There are many hidden treasures in history. I once interviewed former tokkotai (kamikaze) pilots. It totally changed my thoughts about them. They are very charming grandpas now, but the war and the pain will be in their hearts forever. We, the younger generations, should be thankful to them. Every year I go to see them at the Mitama festival at Yasukuni Shrine in Tokyo.

If you’re a shy perfectionist, communicating might be tough. That’s how many Japanese are, and that’s why they can’t speak English. They are obsessed with details and think of language as a goal when it’s actually just a tool. Like with any tool, the more you use it, the better you get at it.

The best way to learn languages is to listen, repeat and then speak. It’s so simple. Don’t buy too many learning aids, just stick with one and do it many times. There is a difference between understanding and using a language. Unless you’re a linguist, using it should be your priority.

Japan needs media literacy education ? it should be mandatory in schools. The media has an agenda and we should not swallow everything they throw at us. Children must be taught to question the news, no matter where it comes from.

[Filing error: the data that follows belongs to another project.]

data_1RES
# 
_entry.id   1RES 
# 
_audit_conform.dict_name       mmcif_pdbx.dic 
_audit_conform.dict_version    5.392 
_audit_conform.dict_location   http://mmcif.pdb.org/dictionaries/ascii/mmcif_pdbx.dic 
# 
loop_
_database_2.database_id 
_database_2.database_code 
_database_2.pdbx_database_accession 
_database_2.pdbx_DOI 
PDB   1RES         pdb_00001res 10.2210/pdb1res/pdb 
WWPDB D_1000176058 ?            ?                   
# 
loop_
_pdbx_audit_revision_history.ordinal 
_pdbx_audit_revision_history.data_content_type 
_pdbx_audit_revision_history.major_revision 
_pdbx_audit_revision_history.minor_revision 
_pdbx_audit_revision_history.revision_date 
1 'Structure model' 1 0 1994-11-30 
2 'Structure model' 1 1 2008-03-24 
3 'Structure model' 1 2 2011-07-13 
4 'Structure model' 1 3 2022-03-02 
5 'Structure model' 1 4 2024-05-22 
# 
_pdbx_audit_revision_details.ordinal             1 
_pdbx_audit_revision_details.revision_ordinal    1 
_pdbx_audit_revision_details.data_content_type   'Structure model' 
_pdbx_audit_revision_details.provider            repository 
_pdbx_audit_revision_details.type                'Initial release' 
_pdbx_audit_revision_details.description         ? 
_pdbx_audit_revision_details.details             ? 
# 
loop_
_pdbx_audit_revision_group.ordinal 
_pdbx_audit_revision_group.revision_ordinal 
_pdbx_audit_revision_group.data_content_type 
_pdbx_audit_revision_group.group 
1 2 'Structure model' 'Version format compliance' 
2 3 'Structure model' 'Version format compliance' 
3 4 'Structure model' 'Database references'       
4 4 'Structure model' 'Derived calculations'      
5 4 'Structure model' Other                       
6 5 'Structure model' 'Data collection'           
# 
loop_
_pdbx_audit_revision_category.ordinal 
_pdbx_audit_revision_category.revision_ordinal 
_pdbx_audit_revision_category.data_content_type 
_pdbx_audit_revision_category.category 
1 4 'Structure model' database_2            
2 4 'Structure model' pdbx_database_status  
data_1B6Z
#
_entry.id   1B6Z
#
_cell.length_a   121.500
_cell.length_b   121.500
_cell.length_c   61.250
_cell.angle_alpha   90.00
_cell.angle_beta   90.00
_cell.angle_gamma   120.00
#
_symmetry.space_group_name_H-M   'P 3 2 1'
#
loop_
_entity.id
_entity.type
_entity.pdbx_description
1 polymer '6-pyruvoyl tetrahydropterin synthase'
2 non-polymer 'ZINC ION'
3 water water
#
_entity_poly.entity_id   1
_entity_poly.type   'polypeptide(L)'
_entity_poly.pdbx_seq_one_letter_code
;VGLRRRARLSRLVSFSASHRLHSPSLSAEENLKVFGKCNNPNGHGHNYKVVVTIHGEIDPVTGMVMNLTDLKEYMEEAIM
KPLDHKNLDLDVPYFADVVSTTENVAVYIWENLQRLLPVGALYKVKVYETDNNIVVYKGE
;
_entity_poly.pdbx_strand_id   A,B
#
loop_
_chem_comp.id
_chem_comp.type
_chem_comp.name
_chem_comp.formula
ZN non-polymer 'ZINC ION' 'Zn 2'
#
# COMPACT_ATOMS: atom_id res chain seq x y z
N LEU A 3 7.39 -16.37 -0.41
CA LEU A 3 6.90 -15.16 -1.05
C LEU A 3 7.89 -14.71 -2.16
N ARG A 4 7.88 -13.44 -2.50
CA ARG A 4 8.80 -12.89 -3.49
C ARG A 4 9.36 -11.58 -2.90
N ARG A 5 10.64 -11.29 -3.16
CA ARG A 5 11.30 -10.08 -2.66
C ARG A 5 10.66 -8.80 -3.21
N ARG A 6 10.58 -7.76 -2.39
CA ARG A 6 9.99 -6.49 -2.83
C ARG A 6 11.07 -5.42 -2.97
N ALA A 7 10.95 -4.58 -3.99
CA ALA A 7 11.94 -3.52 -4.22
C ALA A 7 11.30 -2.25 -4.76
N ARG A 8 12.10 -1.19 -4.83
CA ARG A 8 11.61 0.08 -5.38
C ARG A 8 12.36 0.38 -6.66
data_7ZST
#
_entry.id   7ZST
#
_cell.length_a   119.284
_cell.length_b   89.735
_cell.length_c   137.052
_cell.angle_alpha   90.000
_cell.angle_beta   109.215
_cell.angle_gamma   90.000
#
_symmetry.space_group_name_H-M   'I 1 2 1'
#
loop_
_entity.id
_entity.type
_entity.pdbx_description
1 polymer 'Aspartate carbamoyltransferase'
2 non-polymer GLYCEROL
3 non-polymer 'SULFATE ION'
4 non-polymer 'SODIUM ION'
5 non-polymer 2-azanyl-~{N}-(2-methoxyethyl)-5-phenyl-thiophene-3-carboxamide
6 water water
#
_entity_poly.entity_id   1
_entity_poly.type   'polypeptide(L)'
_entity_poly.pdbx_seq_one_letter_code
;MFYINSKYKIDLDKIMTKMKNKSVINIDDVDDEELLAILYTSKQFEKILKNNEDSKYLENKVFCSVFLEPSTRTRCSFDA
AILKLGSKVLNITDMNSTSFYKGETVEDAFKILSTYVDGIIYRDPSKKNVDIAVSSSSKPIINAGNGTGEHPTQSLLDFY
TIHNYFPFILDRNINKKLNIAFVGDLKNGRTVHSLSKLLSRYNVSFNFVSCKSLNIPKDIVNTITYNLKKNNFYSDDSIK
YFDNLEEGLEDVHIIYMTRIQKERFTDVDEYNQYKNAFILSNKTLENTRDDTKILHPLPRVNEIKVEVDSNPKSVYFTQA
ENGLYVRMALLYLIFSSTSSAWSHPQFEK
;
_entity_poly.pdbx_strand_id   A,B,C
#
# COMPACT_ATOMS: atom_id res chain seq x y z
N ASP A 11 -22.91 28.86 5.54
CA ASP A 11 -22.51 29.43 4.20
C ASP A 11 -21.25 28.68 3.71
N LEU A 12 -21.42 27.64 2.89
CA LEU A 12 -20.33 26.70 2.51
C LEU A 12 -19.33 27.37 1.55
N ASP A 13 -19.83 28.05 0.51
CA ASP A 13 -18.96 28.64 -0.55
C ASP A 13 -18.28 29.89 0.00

To know one’s country, it’s best to leave it. By age 20, I didn’t like Japan because for three years in high school we read a lot about how terrible the country was. Lots of books on the public high school reading list for gendaibun (contemporary literature) were negative about Japan. “Follow the American way, it’s better. The Japanese way is outdated.” All I wanted to do was move to the United States. So I applied for Sophia University because it has an exchange program with the University of California San Diego. But once in the U.S., to my complete shock, I discovered many students from all over the world loved Japan! My university even had a manga group. I was asked so many questions about Japan, but I had no idea what to answer. I felt so ashamed, so I began studying Japan. The more I learned, the more I loved my country.

Do volunteer work; it’s good for you and others. I translate documents for free for an NGO that helps the T’boli tribe in the Philippines. I learn a lot and feel happy to contribute.

Judit Kawaguchi loves to listen. She is a volunteer counselor and a TV reporter on NHK’s “journeys in japan” Learn more at: http://juditfan.blog58.fc2.com/ Twitter: judittokyo